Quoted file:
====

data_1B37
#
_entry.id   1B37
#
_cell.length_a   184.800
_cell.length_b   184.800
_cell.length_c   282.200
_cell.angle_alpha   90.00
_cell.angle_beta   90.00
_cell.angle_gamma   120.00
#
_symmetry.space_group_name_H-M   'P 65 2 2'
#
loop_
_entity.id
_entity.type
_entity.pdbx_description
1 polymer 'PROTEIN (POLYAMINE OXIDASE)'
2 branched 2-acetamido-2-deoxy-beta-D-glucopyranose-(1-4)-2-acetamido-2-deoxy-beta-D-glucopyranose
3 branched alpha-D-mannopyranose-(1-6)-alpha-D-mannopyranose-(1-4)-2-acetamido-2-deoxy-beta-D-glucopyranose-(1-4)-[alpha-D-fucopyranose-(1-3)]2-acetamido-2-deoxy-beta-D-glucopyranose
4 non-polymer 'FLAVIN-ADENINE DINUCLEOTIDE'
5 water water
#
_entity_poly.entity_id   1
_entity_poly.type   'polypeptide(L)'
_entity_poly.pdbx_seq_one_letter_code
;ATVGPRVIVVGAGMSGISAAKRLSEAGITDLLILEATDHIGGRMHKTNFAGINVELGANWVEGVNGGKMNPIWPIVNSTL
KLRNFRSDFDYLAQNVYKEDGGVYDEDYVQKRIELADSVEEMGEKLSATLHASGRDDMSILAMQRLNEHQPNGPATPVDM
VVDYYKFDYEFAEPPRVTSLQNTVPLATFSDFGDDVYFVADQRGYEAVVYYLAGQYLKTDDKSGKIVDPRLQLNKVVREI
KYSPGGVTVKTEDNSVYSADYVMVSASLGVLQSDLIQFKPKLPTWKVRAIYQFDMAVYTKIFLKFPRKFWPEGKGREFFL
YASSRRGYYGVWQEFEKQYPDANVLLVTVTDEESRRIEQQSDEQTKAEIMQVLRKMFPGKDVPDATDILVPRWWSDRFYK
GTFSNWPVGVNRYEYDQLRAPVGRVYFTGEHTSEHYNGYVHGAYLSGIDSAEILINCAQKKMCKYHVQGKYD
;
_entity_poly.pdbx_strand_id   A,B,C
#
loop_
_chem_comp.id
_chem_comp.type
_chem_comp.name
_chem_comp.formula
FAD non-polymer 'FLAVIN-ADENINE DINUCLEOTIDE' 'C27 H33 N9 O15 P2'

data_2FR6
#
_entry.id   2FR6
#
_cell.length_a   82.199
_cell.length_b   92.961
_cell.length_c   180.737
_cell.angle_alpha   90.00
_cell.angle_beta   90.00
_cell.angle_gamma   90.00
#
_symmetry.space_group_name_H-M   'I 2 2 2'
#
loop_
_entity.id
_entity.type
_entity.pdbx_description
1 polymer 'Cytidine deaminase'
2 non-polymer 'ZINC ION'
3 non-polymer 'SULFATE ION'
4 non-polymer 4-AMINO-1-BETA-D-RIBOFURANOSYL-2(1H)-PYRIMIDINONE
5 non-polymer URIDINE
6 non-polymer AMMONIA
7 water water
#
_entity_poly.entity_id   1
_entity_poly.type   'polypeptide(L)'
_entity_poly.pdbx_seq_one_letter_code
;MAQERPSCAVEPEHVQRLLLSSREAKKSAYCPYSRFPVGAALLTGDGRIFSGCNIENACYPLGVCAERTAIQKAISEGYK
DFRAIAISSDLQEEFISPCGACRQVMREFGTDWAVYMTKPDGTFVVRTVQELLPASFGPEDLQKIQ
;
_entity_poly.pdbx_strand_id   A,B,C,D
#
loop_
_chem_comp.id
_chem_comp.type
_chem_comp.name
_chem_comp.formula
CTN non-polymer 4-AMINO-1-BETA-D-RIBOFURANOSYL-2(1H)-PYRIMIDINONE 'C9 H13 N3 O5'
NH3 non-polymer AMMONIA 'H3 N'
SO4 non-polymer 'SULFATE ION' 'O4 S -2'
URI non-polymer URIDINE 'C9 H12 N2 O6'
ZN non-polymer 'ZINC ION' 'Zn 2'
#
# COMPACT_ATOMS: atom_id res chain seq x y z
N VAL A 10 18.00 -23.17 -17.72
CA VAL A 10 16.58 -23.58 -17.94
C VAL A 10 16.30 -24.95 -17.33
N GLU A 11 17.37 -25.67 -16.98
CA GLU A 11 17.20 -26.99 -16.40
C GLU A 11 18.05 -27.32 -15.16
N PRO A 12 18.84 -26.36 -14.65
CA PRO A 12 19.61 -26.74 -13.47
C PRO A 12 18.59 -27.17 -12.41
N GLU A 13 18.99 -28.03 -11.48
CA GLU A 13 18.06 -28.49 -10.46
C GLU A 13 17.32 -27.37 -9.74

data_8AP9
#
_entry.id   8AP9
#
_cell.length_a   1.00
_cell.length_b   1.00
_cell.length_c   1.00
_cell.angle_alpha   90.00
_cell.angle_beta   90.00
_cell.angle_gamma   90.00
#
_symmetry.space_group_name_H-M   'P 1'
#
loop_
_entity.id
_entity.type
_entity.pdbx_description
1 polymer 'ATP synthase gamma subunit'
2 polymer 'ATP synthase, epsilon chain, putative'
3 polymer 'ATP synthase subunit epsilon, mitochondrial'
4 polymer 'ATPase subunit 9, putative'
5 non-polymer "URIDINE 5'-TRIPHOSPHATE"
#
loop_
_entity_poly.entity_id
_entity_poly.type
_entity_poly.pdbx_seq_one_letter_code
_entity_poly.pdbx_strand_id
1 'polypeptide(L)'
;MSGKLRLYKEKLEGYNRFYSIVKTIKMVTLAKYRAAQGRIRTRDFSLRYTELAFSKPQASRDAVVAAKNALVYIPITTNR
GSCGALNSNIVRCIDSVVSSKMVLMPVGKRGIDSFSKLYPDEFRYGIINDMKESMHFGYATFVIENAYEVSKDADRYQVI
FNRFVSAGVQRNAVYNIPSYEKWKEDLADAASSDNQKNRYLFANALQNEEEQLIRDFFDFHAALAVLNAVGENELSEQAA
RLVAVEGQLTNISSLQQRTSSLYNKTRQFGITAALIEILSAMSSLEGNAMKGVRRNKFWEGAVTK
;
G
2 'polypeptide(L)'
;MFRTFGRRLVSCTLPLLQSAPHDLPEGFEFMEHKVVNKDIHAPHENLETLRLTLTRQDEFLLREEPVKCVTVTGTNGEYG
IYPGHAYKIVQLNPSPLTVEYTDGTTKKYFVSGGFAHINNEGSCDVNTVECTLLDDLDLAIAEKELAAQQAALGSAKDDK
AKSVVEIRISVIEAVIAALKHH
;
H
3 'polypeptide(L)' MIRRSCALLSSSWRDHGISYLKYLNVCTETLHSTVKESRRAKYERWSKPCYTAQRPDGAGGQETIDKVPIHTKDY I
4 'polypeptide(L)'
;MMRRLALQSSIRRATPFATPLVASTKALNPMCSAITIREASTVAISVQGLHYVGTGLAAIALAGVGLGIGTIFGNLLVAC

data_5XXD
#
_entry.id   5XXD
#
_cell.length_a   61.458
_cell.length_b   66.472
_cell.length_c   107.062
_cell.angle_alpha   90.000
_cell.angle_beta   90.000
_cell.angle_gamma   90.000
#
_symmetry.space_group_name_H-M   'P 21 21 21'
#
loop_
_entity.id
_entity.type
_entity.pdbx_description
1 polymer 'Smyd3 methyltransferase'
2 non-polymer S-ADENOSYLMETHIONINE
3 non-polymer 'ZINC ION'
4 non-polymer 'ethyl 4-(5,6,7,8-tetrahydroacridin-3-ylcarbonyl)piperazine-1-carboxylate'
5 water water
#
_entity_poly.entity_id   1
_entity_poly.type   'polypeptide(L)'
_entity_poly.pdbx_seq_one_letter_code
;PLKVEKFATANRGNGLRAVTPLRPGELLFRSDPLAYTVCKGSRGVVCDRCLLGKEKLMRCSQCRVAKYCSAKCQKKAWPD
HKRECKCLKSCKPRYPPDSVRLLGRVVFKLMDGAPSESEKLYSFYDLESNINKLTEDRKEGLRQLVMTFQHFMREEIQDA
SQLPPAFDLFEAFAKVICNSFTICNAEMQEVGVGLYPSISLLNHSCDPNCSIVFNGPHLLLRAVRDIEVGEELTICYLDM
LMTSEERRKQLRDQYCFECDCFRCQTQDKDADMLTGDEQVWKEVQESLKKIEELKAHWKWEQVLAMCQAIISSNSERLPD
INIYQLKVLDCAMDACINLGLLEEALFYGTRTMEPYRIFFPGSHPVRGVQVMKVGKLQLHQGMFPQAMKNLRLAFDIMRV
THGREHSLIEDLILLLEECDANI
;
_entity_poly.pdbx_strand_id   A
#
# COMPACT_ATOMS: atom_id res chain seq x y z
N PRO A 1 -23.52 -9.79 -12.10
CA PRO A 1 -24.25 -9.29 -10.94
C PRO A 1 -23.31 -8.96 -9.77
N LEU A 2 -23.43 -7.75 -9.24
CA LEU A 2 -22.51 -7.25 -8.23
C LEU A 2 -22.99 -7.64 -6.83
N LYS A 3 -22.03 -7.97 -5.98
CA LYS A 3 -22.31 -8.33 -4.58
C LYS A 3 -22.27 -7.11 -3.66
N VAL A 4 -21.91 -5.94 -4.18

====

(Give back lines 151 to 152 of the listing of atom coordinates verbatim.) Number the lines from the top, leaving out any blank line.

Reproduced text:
_cell.angle_beta   90.000
_cell.angle_gamma   90.000